Thursday, March 07, 2013

Closing The "Abstaining" Loop

Last month I reported about the Planning Commission meeting at which contentious, de-frocked Costa Mesa Sanitary District Director Jim Fitzpatrick was elected Chairman of the Costa Mesa Planning Commission, HERE.

In that entry I criticized Fitzpatrick for choosing to abstain from voting on the only substantive issue on the agenda - a proposed development on the far west end of Victoria Street.  When it came time for him to cast his ballot he asked the City Attorney, Christian Bettenhausen, if he could abstain and was told he could abstain any time he wanted.  I took exception to that advice and quoted the city Municipal code section to support my contention that he was required to vote unless he had a conflict of interest.  Here's that section, 2-69, of the code:
Every councilman should vote unless disqualified by reason of a conflict of interest.  A councilman who abstains from voting acknowledges that a majority of the quorum may decide the question voted upon.  A councilman who is silent or inattentive and fails to vote without stating his abstention or without being disqualified shall be deemed to have cast a "yes" vote.

Following the meeting I wrote to CEO Tom Hatch and City Attorney Tom Duarte, asking for clarification.  I cited an event a couple years ago when then-mayor Allan Mansoor refused to vote on an issue that degenerated into a shouting match between him and then-councilwoman Katrina Foley which prompted then-City Attorney Kimberly Hall Barlow to call for an immediate closed session to sort the issue out.  At that event, when the council walked out of the chambers to that closed session Mansoor just kept on walking and didn't return to the meeting and the issue of him being required to vote was never resolved.  The remaining council members voted 3-1 on the issue.  So, I wanted a clarification.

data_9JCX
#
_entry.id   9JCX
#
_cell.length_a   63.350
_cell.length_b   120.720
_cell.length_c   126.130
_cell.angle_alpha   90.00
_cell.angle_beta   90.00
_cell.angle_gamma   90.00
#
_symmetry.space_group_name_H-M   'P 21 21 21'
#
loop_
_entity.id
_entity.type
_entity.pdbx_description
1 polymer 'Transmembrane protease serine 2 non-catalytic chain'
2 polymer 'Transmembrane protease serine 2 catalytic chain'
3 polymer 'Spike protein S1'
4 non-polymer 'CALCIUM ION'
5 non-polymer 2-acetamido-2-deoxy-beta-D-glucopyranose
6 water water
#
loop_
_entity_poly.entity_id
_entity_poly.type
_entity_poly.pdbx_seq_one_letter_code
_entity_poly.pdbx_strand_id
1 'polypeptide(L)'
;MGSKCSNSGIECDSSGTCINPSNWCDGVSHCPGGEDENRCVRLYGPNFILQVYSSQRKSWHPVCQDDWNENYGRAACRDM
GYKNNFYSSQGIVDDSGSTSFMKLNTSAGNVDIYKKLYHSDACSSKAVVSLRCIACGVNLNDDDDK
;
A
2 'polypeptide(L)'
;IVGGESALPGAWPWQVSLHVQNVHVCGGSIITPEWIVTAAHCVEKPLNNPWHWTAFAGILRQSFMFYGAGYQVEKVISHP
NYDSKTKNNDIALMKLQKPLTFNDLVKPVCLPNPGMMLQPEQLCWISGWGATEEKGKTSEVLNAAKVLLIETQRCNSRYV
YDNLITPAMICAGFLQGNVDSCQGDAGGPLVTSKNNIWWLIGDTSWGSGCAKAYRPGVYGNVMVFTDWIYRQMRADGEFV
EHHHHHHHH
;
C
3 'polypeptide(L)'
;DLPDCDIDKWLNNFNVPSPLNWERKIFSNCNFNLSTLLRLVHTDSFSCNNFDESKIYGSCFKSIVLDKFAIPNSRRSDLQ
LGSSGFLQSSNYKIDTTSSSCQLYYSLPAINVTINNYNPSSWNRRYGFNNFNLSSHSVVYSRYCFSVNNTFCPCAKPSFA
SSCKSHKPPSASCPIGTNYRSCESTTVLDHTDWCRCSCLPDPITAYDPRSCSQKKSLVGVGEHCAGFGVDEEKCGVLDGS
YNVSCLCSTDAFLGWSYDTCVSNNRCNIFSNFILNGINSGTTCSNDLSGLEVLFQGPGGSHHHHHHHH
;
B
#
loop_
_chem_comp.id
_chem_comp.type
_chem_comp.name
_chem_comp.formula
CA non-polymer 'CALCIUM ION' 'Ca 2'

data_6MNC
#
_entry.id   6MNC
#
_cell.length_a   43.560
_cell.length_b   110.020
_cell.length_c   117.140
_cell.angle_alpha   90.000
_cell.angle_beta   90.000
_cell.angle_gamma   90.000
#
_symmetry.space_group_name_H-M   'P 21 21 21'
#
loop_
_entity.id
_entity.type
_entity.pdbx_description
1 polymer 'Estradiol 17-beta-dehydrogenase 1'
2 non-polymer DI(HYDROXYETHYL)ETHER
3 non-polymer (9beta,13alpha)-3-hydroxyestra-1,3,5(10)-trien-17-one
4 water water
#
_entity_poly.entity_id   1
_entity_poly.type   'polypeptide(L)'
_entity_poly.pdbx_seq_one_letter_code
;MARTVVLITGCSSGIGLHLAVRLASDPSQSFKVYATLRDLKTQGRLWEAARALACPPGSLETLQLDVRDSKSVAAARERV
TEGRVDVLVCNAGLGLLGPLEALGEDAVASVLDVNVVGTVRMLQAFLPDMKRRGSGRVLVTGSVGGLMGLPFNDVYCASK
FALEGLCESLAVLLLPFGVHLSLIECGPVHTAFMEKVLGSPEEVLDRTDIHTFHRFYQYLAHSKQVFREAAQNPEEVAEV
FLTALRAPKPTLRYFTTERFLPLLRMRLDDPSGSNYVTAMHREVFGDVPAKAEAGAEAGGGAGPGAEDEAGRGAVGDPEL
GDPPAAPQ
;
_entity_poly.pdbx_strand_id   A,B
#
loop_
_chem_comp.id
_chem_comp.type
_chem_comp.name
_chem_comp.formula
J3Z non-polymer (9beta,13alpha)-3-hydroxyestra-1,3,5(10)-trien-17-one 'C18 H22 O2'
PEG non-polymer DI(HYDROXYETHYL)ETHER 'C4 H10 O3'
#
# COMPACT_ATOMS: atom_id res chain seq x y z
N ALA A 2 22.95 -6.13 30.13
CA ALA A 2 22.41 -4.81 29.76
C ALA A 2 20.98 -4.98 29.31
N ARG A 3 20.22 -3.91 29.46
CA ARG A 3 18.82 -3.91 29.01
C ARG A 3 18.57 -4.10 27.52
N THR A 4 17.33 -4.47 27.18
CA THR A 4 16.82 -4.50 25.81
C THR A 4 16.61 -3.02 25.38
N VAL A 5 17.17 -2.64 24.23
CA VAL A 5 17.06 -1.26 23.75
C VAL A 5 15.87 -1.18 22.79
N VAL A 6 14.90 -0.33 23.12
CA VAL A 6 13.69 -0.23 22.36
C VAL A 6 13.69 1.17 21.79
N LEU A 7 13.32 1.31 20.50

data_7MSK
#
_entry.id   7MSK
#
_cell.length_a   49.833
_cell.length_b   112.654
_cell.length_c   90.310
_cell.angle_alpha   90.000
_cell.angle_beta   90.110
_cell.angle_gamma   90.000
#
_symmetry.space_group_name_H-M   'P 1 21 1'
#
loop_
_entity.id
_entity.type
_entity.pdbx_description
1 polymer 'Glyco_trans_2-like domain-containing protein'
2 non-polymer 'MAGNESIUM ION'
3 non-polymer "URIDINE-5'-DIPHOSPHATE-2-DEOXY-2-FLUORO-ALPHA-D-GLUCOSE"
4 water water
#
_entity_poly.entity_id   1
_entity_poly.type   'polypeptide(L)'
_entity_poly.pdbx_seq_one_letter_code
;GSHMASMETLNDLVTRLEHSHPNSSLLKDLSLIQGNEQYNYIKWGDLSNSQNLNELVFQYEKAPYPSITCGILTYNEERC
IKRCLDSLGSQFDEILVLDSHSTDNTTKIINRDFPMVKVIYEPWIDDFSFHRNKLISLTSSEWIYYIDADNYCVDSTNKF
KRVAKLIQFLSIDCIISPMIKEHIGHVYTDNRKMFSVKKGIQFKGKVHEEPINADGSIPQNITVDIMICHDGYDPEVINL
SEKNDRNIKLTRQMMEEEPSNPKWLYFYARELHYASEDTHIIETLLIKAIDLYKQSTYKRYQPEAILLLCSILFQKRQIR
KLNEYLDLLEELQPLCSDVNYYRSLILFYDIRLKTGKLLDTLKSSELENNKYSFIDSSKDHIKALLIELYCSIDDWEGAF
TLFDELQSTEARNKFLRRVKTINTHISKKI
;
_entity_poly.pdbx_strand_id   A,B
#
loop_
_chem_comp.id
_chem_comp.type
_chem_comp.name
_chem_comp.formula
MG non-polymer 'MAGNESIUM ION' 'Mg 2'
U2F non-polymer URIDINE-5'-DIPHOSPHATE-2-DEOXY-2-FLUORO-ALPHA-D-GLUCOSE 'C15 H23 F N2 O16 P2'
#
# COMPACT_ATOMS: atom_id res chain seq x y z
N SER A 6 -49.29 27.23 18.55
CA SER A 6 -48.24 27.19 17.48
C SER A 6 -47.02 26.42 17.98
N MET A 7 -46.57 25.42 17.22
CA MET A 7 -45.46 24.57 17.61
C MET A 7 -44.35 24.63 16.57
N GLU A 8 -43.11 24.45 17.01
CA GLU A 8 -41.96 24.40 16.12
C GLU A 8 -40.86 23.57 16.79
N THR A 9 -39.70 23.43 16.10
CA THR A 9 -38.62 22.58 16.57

This week Duarte called me and explained that the operative word in the code is "should" - I highlighted it in red above.  It is interpreted that a member may abstain for any or no reason at all on any issue.  Had the code used "shall", the member would be required to vote on every issue unless there was a conflict.  So, there we have it.  Words count.  I'm grateful to Duarte for his quick, clear reply.

 Later in the Municipal Code it is stated that once a member abstains from a vote he cannot later choose to vote on it - what's done is done.

The issue that created this question in the first place - the project on Victoria - has been appealed to the City Council.

The question of whether Fitzpatrick can nominate a person - City Building Official Khanh Nguyen - as the recipient of the Mesa Green Design Award is under review and may be clarified at the next Planning Commission meeting.  

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